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File:William-Adolphe Bouguereau (1825-1905) - The Difficult Lesson (1884).jpg

William-Adolphe Bouguereau, The Difficult Lesson (1884)

Hyperlexia was founded by Silberg and Silberg (1967), who defined it as the precocious ability to read words without prior training in learning to read typically before the age of 5. They indicated that children with hyperlexia have a significantly higher word decoding ability than their reading comprehension levels. [1]

Hyperlexic children are characterized by having average or above average IQs and word-reading ability well above what would be expected given their age.[2] First named and scientifically described in 1967,[3] it can be viewed as a superability in which word recognition ability goes far above expected levels of skill.[4] Some hyperlexics, however, have trouble understanding speech.[4] Some experts believe that most or perhaps all children with hyperlexia lie on the autism spectrum.[4] However, some other experts believe the involvement of autism in hyperlexia is completely dependent on the type of hyperlexia.[5] Between 5-10% of children with autism have been estimated to be hyperlexic.[6]

Hyperlexic children are often fascinated by letters or numbers. They are extremely good at decoding language and thus often become very early readers. Some hyperlexic children learn to spell long words (such as elephant) before they are two years old and learn to read whole sentences before they turn three. An fMRI study of a single child showed that hyperlexia may be the neurological opposite of dyslexia.[7] Whereas dyslexic children usually have poor word decoding abilities but average or above average reading comprehension skills, hyperlexic children excel at word decoding but often have poor reading comprehension abilities.[7]


Despite hyperlexic children's precocious reading ability, they may struggle to communicate. Often, hyperlexic children will have a precocious ability to read but will learn to speak only by rote and heavy repetition, and may also have difficulty learning the rules of language from examples or from trial and error, which may result in social problems. Their language may develop using echolalia, often repeating words and sentences. Often, the child has a large vocabulary and can identify many objects and pictures, but cannot put their language skills to good use. Spontaneous language is lacking and their pragmatic speech is delayed. Hyperlexic children often struggle with Who? What? Where? Why? and How? questions. Between the ages of 4 and 5 years old, many children make great strides in communicating.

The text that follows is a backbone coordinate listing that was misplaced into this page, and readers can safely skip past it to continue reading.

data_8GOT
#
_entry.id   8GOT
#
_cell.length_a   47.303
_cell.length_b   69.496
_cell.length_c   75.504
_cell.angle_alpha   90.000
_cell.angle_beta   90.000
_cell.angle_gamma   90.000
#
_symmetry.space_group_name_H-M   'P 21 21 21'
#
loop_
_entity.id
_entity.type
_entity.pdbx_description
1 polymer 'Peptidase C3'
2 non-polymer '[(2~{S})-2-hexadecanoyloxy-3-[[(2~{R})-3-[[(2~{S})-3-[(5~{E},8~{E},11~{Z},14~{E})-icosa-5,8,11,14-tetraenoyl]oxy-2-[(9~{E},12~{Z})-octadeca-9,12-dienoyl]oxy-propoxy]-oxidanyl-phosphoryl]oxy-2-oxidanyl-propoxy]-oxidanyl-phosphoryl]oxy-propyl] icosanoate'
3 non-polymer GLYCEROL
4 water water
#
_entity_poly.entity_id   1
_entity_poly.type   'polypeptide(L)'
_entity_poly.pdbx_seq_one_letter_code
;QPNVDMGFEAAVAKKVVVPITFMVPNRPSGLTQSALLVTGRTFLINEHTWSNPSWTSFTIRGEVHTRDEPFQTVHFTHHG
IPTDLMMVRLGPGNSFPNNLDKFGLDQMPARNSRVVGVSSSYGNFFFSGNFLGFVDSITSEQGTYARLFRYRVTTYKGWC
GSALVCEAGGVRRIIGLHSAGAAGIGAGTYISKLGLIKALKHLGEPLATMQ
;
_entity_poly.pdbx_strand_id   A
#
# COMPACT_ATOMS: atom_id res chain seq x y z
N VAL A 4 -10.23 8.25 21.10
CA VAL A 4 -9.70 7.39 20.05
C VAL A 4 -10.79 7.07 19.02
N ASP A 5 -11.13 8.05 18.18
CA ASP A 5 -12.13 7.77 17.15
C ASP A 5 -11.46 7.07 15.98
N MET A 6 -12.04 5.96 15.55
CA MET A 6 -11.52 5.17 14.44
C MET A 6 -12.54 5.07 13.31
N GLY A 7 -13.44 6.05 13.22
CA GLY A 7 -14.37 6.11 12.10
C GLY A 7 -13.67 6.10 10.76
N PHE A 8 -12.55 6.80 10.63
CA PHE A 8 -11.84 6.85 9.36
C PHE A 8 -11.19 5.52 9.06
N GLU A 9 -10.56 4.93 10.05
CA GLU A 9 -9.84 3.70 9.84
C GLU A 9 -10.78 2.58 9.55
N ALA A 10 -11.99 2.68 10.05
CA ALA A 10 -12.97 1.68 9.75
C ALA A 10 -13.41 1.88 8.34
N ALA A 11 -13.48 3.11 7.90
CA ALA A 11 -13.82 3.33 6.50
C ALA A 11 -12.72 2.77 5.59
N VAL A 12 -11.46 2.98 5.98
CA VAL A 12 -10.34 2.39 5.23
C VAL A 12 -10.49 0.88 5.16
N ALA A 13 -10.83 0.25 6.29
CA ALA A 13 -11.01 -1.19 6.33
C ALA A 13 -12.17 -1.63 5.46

The social skills of a child with hyperlexia often lag tremendously. Hyperlexic children often have far less interest in playing with other children than do their peers.

Types of Hyperlexia

Some experts denote three explicit types of hyperlexics.[5] Specifically:

  • Type 1: Neurotypical children that are very early readers.
  • Type 2: Children on the autism spectrum that demonstrate very early reading as a splinter skill.
  • Type 3: Very early readers who are not on the autism spectrum though there are some “autistic-like” traits and behaviors which gradually fade as the child gets older.


Although it is generally associated with autism, a 69-year old woman appears to have been made hyperlexic because of a "cerebral infarction in the left anterior cingulate cortex and corpus callosum".[8]

See also

  • Hyperlexic state


  • Jensen, Audra (2005), When Babies Read: A Practical Guide to Helping Young Children with Hyperlexia, Asperger Syndrome and High-Functioning Autism.
  • Miller, Susan (1993), Reading Too Soon: How to Understand and Help the Hyperlexic Child.


  1. Richman, Lynn, C., Wood, K.M. (2002). Learning disability subtypes: classification of high functioning hyperlexia. Brain and Language 82 (1): 10-21.
  2. Tina M. Newman Æ Donna Macomber Adam J. Naples Æ Tammy Babitz Æ Fred Volkmar Æ Elena L. Grigorenko. (2007). Hyperlexia in Children with Autism Spectrum Disorders. 37:760-774-2. J Autism Dev Disord
  3. (1967). Hyperlexia--specific word recognition skills in young children. Exceptional children 34 (1): 41–2.
  4. 4.0 4.1 4.2 Grigorenko EL, Klin A, Volkmar F (2003). Annotation: Hyperlexia: disability or superability?. J Child Psychol Psychiatry 44 (8): 1079–91.
  5. 5.0 5.1 Hyperlexia: Reading Precociousness or Savant Skill? Distinguishing autistic-like behaviors from Autistic Disorder by Darold A Treffert, MD,, retrieved on 2011-04-03 
  6. Burd, L., & Kerbeshian, J. (1985). Hyperlexia and a variant of hypergraphia. 60:940-942. Perceptual and Motor Skills,
  7. 7.0 7.1 Turkeltaub PE, Flowers DL, Verbalis A, Miranda M, Gareau L, Eden GF (2004). The neural basis of hyperlexic reading: an FMRI case study. Neuron 41 (1): 11–25.
  8. Suzuki T, Itoh S, Hayashi M, Kouno M, Takeda K. [2009]. Hyperlexia and ambient echolalia in a case of cerebral infarction of the left anterior cingulate cortex and corpus callosum. Neurocase. 6:1-6.
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    PMID 19585352

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